Some dogs, like people, are geniuses.

Many of us believe our dogs are intelligent because they can read our facial expressions and comprehend what we say.

However, some dogs are remarkable. Take Chaser, the “smartest dog in the world,” an American border collie that could recognize and retain 1,022 nouns—one for each of her toys.

Another border collie, Rico, performed “fast-mapping,” or finding out the names of new items with the speed and accuracy of a three-year-old kid, in Germany. A few additional border collies, as well as two Yorkshire terriers, one from Brazil named Vicky Nina and the other an American dog named Bailey, have been discovered to be equally gifted.

The source of talent

The scientists used social media to recruit dog owners all across the world, then urged them to play fetch with their dogs every day in their homes while repeating the name of the toy for three months.

Once a month, with a scientist present, the owners tested the dogs (adults and pups were included in the research) by asking them to retrieve one of two toys by name. Dogs that passed the test were given a new toy and a new name to learn.

Despite the extensive training, only Oliva learned to match a single word to a toy—in fact, she learned 21 names in two months before dying from health concerns she’d had since she was a puppy.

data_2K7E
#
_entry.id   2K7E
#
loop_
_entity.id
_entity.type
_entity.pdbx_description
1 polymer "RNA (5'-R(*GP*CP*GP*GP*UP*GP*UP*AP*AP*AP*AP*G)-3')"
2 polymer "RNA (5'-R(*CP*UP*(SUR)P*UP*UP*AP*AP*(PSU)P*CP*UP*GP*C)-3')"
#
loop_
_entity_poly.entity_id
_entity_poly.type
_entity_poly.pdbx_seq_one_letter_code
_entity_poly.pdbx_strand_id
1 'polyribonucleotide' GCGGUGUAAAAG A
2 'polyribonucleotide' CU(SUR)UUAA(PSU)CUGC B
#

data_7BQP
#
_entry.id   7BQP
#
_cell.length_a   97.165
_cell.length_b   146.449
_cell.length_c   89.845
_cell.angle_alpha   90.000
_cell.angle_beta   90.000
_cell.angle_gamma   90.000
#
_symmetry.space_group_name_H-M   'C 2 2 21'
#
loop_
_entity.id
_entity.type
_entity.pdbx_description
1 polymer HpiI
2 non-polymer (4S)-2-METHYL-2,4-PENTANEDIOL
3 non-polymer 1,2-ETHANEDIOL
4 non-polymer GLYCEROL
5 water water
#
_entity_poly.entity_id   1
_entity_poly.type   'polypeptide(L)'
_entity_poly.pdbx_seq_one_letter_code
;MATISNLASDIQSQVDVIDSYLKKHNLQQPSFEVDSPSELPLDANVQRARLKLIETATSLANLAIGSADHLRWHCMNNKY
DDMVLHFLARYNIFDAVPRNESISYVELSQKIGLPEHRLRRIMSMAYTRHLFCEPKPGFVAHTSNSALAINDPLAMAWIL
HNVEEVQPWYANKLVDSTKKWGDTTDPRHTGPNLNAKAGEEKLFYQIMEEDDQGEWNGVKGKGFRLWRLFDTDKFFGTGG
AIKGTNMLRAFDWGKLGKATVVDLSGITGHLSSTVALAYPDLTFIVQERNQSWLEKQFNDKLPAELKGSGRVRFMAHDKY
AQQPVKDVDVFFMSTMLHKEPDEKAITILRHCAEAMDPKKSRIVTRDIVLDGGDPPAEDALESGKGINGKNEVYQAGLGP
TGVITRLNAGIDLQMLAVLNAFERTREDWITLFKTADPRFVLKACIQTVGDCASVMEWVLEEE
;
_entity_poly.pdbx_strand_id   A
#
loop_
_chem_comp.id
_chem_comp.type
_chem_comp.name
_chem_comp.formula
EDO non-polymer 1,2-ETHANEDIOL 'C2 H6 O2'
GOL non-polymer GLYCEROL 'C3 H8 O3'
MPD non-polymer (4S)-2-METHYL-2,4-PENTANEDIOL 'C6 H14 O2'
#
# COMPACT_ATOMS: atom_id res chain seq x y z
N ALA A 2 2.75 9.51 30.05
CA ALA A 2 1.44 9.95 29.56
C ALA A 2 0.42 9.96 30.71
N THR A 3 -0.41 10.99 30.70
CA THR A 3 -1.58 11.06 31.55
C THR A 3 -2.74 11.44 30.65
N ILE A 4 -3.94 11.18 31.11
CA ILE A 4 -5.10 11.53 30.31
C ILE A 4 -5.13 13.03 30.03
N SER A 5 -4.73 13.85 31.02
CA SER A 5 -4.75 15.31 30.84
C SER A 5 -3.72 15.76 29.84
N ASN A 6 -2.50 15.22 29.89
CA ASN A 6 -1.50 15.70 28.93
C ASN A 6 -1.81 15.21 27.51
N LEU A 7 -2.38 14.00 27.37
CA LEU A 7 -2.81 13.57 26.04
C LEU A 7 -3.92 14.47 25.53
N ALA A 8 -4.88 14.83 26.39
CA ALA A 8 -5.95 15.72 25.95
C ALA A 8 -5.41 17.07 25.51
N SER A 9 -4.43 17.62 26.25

“Nothing was learned by any of the breeds. “It was such a shock,” Fugazza says. To ensure that the study design worked, the scientists examined six border collies that could previously retrieve certain toys by name; all six of those control dogs learned more names, as expected. (Find out how dogs react to human praise.)

Fugazza points out that 18 of the 33 dogs that failed the test were also border collies, demonstrating that the breed isn’t always top performing.

Because such individual variance in intellect happens in humans, she believes dogs may give insight into what makes an animal brilliant and talented.

“A small group of gifted individuals changed the course of history,” she argues. “How come there are so few Mozarts and Einsteins?” Is it a result of heredity, the environment, or practice? We believe that dogs may be utilized as a model for studying the origins of genius.”

To investigate this subject further, scientists want to study the genetics and history of many dog breeds in order to uncover the elements that generate such intelligent creatures.

Many studies believe border collies are exceptionally good at memorizing names because they were developed to herd sheep, which requires them to pay careful attention to herders’ whistles and vocal instructions. (Learn how decades of breeding changed the minds of dogs.)

What makes something exceptional?

Other experts advise caution when defining what is considered extremely intelligent.

“One dog may be good at learning language, while another may be exceptional at removing food from trashcans,” says Monique Udell, a dog-cognition researcher at Oregon State University in Corvallis who was not involved in the study. “However, because to our prejudices, we may only choose to classify the first dog as extraordinary.”

“The fact that some people learn things faster, better, differently, or with more ability than others is evident,” she continues, “and it is a matter worth investigating.”